The inspirational tone Martinez and McGrath (The Collaborative Advantage) take in their presentation of the Alliance for Excellent Education’s Deeper Learning initiative masks a reliance on qualitative rather than quantitative evidence. Deeper Learning, as defined by the authors, develops “the single most important ability students should possess: the capacity for learning how to learn.” Anecdotal examples from schools using project-based learning, co-opted here under the Deeper Learning umbrella, demonstrate the advantages of combining experiential education with traditional methods, but the sample group is unrepresentative. Of the eight schools mentioned, half are charter or magnet schools, and all are substantially smaller than average. While the fewer than 300 students at Portland, Maine’s Casco Bay High School no doubt love the experience of camping in yurts and kayaking with teachers, would that be realistic for a high school serving 4,000 students? Evidence of academic performance and college achievement would have been helpful in determining whether, once students learned how to learn, lasting knowledge was the result. (June)
Praise for Deeper Learning:
"A quick and lively read, with well-told anecdotes . . . The book delivers what it promises: inspiring stories that show you what is possible."
"It is a fast read and will interest educators who want to produce self-motivated, passionate learners with a goal that looks beyond passing tomorrow's quiz."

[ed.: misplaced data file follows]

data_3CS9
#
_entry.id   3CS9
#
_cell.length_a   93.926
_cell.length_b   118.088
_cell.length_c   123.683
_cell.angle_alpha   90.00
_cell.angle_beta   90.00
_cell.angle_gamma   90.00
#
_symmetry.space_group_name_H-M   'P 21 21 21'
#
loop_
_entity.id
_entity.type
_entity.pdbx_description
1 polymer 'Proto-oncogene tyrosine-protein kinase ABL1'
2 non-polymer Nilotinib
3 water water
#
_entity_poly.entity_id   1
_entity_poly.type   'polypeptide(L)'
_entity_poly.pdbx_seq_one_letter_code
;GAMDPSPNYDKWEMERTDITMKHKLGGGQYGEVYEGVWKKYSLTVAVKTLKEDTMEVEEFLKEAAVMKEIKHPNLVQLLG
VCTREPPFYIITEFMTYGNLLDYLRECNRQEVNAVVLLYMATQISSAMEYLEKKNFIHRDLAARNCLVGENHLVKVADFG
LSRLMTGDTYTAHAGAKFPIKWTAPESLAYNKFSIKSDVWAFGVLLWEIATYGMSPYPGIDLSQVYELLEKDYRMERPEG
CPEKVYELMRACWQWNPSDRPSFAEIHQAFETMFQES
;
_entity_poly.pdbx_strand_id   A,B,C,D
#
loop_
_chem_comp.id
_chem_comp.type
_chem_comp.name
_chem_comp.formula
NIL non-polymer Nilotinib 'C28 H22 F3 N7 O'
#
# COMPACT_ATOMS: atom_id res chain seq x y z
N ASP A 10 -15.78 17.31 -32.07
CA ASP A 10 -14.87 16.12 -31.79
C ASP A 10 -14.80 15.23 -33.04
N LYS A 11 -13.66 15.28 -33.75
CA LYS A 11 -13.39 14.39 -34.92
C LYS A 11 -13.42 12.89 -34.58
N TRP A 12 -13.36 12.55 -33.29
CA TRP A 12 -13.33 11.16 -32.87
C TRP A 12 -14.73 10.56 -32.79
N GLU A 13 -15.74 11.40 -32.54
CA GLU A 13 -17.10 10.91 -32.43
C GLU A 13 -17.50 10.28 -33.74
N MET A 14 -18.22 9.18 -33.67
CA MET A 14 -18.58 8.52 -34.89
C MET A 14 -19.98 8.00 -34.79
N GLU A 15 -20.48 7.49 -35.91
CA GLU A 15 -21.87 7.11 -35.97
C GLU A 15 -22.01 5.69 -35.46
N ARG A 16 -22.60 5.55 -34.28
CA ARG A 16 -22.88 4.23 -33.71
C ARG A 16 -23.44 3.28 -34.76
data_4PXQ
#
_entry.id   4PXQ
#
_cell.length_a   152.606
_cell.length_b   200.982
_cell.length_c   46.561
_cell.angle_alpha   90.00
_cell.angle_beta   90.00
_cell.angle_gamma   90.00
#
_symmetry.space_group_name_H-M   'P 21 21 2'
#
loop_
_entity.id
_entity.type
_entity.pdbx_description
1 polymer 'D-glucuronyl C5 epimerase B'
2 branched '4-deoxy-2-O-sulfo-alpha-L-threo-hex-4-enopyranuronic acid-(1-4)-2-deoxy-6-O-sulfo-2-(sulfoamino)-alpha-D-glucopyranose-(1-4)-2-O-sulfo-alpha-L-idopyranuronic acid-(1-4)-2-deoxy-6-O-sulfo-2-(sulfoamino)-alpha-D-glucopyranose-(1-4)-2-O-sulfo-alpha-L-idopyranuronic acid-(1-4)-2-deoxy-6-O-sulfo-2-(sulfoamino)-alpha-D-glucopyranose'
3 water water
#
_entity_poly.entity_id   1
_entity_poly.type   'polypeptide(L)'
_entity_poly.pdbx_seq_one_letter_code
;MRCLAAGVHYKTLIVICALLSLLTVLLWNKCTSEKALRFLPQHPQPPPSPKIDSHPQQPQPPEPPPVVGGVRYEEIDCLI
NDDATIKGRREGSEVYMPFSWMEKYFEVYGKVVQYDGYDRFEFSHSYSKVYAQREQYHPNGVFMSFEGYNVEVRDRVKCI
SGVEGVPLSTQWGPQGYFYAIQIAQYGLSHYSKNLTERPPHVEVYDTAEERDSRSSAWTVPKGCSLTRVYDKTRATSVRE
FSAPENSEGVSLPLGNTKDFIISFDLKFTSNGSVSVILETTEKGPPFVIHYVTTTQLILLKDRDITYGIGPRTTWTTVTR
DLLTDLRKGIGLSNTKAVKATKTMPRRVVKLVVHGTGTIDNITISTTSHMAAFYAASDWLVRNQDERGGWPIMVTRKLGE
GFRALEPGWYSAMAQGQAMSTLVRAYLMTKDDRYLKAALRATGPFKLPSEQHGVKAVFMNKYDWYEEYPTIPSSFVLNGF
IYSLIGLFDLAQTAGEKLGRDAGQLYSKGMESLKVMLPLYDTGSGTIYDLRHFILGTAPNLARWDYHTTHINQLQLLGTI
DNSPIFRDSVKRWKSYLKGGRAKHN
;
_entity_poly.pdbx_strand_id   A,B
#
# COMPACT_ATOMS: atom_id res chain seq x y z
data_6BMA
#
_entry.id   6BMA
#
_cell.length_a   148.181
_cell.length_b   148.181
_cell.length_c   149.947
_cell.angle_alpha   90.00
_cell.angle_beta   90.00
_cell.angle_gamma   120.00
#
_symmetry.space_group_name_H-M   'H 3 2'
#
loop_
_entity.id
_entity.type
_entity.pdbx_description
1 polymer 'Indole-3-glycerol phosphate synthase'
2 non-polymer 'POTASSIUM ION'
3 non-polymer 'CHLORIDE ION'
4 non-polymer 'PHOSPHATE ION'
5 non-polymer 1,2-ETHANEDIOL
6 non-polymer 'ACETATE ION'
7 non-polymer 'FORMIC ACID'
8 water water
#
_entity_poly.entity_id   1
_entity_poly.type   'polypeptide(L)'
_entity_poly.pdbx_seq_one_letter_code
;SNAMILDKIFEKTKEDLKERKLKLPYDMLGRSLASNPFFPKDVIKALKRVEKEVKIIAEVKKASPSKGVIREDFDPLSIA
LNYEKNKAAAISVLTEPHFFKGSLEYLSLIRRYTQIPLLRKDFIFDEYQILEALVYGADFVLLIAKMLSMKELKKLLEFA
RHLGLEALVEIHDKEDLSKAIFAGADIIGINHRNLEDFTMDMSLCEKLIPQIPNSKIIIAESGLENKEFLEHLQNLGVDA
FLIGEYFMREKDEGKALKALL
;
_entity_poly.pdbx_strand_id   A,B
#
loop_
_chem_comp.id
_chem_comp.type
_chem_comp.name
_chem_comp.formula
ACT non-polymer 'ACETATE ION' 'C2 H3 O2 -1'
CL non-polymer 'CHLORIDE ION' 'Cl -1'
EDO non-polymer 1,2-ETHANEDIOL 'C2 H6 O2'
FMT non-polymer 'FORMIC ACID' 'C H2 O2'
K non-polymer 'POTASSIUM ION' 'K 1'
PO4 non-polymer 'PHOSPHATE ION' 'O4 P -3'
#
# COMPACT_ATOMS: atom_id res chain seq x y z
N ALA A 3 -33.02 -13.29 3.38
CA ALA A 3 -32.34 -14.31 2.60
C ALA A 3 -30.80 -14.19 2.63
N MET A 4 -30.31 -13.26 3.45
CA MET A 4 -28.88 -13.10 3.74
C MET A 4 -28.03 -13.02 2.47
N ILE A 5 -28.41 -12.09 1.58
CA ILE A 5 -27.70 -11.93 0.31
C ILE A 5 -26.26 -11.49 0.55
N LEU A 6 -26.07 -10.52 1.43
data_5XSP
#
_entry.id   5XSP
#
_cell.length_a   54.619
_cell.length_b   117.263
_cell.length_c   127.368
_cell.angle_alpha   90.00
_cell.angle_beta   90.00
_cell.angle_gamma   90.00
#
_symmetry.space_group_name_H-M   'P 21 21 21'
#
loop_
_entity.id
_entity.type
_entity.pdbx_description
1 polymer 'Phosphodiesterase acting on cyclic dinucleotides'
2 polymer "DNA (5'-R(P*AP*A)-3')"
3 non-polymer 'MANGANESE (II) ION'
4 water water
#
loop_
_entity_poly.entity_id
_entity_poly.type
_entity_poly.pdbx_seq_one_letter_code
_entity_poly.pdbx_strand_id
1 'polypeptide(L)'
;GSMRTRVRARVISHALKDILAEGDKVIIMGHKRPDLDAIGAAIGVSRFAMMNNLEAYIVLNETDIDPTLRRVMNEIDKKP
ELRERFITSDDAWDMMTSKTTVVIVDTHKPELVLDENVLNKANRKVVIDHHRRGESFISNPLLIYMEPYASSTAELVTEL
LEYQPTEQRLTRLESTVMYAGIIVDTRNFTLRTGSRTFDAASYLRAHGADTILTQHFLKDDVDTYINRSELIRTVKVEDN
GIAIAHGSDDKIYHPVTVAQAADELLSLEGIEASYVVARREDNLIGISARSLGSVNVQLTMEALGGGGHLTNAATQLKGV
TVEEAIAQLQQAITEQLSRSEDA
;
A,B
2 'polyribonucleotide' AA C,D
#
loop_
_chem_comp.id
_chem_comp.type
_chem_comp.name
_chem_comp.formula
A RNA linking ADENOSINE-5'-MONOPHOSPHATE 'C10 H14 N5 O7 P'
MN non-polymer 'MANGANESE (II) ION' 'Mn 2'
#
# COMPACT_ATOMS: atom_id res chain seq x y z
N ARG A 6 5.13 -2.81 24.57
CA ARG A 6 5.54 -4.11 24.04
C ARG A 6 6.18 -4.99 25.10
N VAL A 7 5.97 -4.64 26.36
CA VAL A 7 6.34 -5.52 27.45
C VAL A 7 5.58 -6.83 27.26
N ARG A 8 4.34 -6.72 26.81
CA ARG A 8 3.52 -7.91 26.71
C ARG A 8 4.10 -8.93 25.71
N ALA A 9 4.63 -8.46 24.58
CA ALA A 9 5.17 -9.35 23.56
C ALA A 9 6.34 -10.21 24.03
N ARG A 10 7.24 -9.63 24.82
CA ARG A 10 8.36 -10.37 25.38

"Communities across the nation must use the principles outlined in this book to fundamentally transform schools."
Warren Simmons, executive director, Annenberg Institute for School Reform at Brown University
"The best book on education I have read in 2014 . . . I will be sharing this with every educator that I know."
Aaron Maurer, Iowa Teacher of the Year Finalist, Bettendorf Schools
"What do 'reinvented' schools look likeschools that prepare all students for college and for an innovation economy? This fascinating series of portraits offers a road map for the future of education. Deeper Learning is a wonderful book that should be read by every educator, parent, and policy maker."
Tony Wagner, Harvard University, and author of Creating Innovators and The Global Achievement Gap
"Deeper Learning is both informed and informative. From California to Maine, eight exemplary public schools show us how teachers and principals are finding creative ways to impact the learning and life chances of high school youth. This book is a clarion call to celebrate the imagination and commitment of educators in these and other stellar public schools."
Mary Brabeck, Gale and Ira Drukier Dean, NYU Steinhardt School of Culture, Education and Human Development
"This compelling book reveals how eight schools are navigating the transition from industrial-era teaching to twenty-first-century learning. A rare blend of inspiration and practical action."
Tom Carroll, president emeritus, National Commission on Teaching and America's Future
"Deeper Learning is a refreshing reminder that the best schools are defined by a commitment to motivating, challenging, and connecting students to their own lives and their own learning."
Elena Silva, senior associate, Carnegie Foundation for the Advancement of Teaching